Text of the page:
10 January 2013Print This Post

High Court wrestles with costs consequences after part 36 offers are accepted out of time

High Court: ruling attacked as illogical

Part 36 continues to trouble the courts, with two rulings recently involving parties seeking to overturn the usual costs consequences of accepting an offer after the usual 21 days.

Both cited last year’s Court of Appeal ruling in SG v Hewitt, where a two-year delay in accepting an offer to settle a claim by a boy who suffered a head injury was held to be justified because his lawyers wanted to wait for him to reach adolescence for a proper diagnosis of the long-term effects of the injury.

Webb Resolutions Ltd v Waller Needham Green [2012] EWHC 3529 (HC) was a negligence claim against solicitors, settled a year after the claimant made a part 36 offer. The defendant argued that the claimant should not have its costs after the acceptance period had expired because it had failed to disclose certain documents in accordance with the pre-action protocol, meaning it could not make a decision on the claim.

John Baldwin QC, sitting as a deputy High Court judge, essentially agreed, saying the claimant was entitled to its costs up to the point (a month after the part 36 offer was made) it had written to the defendant rejecting any obligation to provide further disclosure until liability was admitted.

It also ordered the claimant to pay the defendant’s costs thereafter because “it is significantly more likely than not that those costs would not have been incurred had the claimant acted reasonably and properly to the letters of request for disclosure”.

Raggett v The Governors of Preston Catholic College [2012] EWHC 3641 (QB) concerned a claim by a one-time solicitor of sexual abuse against his former school from the 1970s. In June 2009, shortly after Mrs Justice Slade’s decision on limitation and liability, the defendants made a part 36 offer of £350,000. In November 2012, she awarded him £55,000.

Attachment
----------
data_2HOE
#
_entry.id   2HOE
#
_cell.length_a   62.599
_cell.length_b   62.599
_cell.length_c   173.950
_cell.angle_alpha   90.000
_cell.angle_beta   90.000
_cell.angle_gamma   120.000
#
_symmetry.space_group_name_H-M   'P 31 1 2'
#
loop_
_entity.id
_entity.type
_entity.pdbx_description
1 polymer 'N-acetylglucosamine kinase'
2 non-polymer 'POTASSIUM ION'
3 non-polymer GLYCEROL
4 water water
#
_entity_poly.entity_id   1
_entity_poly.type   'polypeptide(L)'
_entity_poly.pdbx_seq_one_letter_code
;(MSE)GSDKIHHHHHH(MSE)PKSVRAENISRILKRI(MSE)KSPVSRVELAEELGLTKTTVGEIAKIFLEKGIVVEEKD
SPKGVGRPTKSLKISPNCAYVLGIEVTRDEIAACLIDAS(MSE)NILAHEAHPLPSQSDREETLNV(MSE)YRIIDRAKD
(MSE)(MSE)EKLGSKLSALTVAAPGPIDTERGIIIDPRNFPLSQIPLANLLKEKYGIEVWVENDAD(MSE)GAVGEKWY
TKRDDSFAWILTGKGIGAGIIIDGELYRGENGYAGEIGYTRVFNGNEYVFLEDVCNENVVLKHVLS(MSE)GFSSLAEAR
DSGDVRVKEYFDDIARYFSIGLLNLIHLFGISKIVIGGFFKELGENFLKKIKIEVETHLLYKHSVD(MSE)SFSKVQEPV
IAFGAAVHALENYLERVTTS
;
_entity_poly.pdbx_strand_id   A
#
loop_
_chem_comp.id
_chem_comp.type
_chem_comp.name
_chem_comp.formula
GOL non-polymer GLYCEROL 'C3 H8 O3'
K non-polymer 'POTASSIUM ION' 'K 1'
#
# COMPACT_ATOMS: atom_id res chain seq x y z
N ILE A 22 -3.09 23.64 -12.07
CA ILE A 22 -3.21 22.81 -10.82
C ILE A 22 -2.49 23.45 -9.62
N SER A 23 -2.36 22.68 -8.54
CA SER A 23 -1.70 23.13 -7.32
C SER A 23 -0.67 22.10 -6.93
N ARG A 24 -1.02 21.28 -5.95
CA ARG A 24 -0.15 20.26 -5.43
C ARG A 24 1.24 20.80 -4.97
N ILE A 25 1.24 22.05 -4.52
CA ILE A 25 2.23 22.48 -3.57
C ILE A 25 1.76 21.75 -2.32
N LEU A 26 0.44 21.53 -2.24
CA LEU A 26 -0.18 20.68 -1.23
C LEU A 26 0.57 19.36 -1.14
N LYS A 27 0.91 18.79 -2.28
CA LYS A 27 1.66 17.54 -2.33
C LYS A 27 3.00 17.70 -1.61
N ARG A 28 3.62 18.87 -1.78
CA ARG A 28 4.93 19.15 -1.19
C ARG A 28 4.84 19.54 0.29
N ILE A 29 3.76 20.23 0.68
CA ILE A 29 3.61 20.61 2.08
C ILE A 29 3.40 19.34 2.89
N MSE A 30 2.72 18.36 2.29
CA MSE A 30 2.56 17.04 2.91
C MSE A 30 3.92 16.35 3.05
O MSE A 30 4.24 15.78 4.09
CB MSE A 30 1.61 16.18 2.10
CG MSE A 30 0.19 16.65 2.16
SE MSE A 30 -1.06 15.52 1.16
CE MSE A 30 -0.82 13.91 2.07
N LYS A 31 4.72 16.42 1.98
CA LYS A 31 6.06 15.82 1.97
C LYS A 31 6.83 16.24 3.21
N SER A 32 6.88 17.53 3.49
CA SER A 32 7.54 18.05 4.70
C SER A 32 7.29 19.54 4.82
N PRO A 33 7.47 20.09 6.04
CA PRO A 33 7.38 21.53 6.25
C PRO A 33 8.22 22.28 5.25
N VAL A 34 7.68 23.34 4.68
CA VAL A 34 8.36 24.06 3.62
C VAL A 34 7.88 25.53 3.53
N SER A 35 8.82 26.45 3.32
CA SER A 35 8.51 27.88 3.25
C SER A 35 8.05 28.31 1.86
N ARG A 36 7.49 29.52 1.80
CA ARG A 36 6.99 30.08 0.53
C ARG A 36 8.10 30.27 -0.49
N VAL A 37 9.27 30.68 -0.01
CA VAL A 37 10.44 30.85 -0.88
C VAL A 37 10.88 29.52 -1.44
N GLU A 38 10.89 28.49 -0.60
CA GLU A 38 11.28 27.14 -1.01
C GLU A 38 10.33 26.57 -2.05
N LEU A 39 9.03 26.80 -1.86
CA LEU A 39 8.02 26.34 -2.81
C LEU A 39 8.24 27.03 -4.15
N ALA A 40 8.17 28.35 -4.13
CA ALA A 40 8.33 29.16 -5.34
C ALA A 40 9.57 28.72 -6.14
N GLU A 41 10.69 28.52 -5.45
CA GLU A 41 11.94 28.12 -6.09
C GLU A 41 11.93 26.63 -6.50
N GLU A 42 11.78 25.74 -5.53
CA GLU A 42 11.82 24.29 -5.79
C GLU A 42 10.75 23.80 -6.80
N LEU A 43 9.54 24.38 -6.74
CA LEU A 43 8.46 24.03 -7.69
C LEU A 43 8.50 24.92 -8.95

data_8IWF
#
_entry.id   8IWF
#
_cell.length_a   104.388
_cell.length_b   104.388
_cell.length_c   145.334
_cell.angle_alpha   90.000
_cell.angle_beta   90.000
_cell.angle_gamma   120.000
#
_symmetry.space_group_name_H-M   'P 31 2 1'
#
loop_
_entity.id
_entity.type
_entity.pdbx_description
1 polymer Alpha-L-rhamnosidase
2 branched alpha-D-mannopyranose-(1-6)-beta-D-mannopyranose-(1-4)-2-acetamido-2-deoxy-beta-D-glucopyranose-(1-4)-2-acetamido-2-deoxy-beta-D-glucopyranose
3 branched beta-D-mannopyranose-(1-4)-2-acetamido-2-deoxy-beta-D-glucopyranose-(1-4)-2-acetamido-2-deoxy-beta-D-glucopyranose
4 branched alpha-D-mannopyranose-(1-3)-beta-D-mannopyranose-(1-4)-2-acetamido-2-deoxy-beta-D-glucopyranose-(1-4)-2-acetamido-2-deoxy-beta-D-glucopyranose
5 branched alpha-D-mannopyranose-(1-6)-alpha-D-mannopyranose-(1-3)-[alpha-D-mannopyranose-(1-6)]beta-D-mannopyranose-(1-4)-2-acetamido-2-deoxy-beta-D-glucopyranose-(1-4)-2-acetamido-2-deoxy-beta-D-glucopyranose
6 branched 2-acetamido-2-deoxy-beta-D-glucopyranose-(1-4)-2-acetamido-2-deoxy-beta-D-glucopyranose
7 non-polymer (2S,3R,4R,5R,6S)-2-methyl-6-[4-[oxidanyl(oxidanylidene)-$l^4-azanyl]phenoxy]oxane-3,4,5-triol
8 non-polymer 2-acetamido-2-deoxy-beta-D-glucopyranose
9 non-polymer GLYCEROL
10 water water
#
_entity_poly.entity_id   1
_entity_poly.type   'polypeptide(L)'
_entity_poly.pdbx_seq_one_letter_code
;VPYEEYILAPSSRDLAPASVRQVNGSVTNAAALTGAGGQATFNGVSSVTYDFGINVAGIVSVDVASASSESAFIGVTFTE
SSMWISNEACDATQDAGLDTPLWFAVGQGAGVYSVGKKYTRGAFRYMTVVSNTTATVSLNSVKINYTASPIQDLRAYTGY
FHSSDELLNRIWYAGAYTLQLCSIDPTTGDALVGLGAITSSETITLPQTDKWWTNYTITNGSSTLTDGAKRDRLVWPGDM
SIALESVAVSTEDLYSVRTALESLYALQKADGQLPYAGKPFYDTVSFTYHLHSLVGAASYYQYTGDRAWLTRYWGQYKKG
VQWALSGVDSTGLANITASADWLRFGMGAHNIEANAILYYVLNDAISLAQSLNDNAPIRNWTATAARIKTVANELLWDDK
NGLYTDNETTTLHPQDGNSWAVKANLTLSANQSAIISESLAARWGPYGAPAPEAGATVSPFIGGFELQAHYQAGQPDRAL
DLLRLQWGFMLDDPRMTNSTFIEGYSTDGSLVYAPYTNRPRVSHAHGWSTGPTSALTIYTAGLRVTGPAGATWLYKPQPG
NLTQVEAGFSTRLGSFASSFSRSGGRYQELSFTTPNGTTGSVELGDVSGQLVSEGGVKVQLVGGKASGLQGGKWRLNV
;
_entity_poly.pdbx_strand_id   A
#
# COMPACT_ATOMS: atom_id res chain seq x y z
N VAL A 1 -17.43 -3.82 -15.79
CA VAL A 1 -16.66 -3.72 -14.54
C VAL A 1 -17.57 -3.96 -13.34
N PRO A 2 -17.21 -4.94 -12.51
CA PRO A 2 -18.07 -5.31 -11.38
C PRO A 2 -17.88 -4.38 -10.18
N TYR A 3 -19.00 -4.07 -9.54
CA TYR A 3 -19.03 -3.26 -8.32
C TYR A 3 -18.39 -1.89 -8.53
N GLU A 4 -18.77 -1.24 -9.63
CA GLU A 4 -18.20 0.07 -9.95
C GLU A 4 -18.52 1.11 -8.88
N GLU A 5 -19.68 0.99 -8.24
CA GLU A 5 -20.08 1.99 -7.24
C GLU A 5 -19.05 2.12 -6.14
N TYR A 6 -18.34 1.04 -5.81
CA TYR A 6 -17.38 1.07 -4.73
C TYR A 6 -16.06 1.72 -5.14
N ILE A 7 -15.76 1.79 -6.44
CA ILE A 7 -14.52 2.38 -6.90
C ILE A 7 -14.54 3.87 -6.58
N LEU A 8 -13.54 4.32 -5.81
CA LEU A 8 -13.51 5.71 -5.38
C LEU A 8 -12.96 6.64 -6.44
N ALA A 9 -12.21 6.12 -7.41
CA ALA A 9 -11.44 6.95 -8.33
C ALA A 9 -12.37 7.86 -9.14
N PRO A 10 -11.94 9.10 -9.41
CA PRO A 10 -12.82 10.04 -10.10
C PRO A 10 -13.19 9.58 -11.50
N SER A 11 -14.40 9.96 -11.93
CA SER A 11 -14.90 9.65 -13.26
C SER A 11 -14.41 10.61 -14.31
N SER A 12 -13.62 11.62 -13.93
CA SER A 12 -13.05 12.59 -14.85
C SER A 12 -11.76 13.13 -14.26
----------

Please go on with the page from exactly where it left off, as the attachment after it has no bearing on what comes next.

The claimant argued that at the time the offer was made, the value of the case could not be reasonably assessed as work needed to be done to investigate quantum – he argued that the abuse was the cause of subsequent problems in his life – and this process was also interrupted by the defendants’ unsuccessful appeal.

However, the judge ruled that by the time of the offer was made, “the claimant and his advisers had ample information on which to make an assessment of the risks associated with the litigation…

“The facts of this case are very far from those in SG and, in my judgment, there can be no injustice in requiring the claimant to pay the defendants’ costs from the date of the expiration of the time for accepting the part 36 offer.”

The ruling in Webb Resolutions has been attacked as “harsh and illogical” by solicitor Michael Lent, underwriting director at after-the-event insurer Temple Legal Protection.

Writing on the firm’s website, he said: “This is, we submit, a wholly distinct situation from SG v Hewitt, where it was impossible for solicitors to form a view about the extent of their client’s entitlement to damages because no accurate prognosis of their client’s condition could be made at the time that the offer was made.

“The decision will encourage behaviour on the part of defendants where they will refuse to accept offers on the basis that they cannot make a decision because there are further details that they claim have not been provided to them. When they eventually get around to accepting the offer, they will then argue about costs and indeed seek recovery of their own costs.”

He suggested that a claimant in this situation should withdraw their offer in writing and make the offer again or a similar offer when they are able to fulfil the demands of the defendant. “It seems to us that this is completely contrary to the spirit of the part 36 regime and can only encourage satellite litigation about the acceptance of offers and the costs orders associated with acceptance of those offers.”

 

By Neil Rose

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